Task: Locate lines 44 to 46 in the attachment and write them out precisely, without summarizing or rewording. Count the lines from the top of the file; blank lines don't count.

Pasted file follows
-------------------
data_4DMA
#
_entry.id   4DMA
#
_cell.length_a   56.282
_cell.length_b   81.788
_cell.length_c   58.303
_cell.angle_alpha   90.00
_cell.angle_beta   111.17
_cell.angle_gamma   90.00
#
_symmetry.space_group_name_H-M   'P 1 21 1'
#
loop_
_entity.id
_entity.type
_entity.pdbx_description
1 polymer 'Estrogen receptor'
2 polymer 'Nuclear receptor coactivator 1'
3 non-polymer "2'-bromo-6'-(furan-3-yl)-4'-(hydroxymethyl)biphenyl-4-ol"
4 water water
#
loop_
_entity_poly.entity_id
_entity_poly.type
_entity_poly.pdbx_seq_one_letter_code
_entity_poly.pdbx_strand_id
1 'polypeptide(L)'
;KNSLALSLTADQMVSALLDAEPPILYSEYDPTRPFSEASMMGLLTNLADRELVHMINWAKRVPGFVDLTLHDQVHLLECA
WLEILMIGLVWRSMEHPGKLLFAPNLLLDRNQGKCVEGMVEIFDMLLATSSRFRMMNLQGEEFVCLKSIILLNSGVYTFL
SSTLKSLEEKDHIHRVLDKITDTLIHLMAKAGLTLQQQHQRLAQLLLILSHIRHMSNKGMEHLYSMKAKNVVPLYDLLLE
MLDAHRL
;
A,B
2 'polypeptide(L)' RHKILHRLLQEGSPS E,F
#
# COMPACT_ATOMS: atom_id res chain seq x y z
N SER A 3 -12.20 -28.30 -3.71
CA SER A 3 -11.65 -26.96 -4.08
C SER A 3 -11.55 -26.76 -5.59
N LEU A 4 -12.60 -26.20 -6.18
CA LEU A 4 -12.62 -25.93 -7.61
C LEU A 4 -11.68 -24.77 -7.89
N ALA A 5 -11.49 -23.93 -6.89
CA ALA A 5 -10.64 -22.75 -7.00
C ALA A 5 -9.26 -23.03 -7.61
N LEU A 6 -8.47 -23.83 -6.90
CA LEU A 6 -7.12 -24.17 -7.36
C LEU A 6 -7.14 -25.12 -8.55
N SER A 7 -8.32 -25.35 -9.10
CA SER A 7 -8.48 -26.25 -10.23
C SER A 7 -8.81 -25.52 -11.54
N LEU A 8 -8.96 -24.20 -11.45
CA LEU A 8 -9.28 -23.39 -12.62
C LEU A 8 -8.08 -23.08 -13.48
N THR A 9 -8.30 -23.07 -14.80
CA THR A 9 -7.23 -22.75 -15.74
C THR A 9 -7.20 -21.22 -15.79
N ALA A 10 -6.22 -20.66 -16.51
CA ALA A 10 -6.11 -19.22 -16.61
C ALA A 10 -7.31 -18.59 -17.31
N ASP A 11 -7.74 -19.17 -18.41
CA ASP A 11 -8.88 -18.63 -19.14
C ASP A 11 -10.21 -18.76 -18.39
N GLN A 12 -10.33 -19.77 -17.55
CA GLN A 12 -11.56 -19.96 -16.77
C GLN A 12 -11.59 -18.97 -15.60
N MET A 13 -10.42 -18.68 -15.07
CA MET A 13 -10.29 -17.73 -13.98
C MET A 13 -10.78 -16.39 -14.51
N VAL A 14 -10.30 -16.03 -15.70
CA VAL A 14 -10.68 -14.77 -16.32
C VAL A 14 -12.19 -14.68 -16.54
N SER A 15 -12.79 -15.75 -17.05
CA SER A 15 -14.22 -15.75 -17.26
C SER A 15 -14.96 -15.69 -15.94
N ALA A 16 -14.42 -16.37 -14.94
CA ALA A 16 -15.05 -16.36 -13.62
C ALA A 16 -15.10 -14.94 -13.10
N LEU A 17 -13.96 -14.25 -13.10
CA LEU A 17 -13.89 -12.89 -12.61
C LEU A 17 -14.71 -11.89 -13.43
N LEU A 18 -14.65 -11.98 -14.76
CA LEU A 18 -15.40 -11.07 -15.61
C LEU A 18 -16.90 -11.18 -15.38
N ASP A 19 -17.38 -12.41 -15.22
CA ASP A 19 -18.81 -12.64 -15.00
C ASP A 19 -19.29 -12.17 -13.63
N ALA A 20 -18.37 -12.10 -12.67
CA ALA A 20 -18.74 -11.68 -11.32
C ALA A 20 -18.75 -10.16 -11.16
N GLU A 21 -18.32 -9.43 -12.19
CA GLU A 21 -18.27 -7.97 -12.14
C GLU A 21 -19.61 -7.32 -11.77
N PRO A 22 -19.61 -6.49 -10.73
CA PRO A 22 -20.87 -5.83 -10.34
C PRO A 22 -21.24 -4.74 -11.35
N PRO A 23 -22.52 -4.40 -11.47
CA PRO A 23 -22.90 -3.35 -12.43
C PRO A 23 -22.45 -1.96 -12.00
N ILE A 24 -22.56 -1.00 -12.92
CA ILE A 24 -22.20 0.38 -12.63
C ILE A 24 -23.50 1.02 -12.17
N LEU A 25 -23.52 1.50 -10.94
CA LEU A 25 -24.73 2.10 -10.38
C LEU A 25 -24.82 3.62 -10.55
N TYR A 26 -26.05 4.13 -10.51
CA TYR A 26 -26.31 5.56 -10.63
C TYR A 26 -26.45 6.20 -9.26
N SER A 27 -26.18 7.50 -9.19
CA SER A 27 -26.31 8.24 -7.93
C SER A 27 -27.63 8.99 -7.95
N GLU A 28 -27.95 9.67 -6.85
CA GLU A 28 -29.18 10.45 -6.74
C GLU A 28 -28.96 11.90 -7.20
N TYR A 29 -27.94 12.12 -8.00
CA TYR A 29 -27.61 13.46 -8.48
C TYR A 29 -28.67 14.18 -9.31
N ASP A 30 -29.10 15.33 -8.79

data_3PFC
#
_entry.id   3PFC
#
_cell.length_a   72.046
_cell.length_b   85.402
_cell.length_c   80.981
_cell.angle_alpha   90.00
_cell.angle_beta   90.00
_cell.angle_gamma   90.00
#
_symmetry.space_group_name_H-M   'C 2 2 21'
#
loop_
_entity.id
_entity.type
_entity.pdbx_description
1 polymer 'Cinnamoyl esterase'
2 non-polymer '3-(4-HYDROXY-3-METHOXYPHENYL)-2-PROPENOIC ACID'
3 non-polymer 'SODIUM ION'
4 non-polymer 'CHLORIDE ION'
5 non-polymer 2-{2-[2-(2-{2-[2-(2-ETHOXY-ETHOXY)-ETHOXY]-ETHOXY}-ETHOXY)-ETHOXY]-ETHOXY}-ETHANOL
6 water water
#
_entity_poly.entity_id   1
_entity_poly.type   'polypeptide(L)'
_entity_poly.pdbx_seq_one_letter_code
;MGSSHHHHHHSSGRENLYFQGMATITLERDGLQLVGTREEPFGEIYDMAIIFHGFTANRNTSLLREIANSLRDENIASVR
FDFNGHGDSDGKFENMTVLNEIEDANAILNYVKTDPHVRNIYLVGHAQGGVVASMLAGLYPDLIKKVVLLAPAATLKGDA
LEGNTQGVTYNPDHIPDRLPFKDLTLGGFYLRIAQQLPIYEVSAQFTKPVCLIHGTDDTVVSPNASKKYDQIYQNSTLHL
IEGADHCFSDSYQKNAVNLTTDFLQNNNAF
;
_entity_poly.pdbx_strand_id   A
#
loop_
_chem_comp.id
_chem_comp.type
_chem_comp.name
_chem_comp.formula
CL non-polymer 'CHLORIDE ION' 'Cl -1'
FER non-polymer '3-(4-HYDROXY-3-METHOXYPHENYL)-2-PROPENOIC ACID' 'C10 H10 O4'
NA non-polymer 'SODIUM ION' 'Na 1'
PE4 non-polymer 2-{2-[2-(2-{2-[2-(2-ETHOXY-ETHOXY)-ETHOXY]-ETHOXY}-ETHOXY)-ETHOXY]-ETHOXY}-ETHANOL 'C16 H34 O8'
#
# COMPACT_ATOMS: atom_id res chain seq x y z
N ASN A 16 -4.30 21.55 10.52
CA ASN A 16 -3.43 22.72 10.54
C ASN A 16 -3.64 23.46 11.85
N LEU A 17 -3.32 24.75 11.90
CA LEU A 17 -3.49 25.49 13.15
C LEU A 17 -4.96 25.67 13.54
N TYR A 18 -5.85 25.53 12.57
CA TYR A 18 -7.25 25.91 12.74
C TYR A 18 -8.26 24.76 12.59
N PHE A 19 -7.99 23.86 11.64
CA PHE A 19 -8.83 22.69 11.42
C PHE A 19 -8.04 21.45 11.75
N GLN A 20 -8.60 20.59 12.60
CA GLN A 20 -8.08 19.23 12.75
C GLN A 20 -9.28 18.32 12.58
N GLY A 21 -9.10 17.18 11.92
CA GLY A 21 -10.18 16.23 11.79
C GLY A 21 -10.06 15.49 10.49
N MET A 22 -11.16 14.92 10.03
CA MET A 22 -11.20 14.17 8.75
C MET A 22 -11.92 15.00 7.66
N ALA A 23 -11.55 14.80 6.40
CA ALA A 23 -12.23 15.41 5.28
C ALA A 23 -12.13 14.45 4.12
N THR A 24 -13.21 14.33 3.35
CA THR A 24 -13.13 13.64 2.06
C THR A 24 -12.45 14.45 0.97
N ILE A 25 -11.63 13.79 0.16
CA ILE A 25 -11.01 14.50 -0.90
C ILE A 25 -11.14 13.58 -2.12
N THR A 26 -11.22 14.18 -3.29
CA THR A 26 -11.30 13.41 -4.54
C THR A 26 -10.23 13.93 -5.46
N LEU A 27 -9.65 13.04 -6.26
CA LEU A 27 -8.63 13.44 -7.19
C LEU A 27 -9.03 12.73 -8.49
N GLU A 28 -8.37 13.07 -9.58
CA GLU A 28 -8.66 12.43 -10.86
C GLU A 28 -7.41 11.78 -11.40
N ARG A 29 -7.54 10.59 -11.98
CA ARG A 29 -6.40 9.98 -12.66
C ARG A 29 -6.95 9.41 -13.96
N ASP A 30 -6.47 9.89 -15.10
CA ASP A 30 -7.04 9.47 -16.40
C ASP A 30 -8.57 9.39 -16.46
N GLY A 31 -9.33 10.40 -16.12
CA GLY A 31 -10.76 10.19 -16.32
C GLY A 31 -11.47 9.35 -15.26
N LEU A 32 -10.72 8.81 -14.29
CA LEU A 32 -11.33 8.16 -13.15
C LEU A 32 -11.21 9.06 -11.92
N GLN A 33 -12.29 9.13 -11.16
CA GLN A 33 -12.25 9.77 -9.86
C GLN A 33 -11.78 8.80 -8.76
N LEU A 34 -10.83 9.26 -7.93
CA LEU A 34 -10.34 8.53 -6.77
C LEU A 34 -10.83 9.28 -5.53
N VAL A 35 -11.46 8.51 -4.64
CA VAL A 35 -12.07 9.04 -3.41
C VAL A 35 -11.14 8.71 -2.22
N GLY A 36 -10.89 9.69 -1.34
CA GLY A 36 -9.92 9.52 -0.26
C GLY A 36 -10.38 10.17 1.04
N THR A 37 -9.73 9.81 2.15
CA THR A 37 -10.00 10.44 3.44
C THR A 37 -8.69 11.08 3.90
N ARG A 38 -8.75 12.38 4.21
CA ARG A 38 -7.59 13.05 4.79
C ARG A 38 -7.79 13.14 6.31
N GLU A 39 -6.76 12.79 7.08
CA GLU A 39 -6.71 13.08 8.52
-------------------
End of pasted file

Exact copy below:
N ALA A 5 -11.49 -23.93 -6.89
CA ALA A 5 -10.64 -22.75 -7.00
C ALA A 5 -9.26 -23.03 -7.61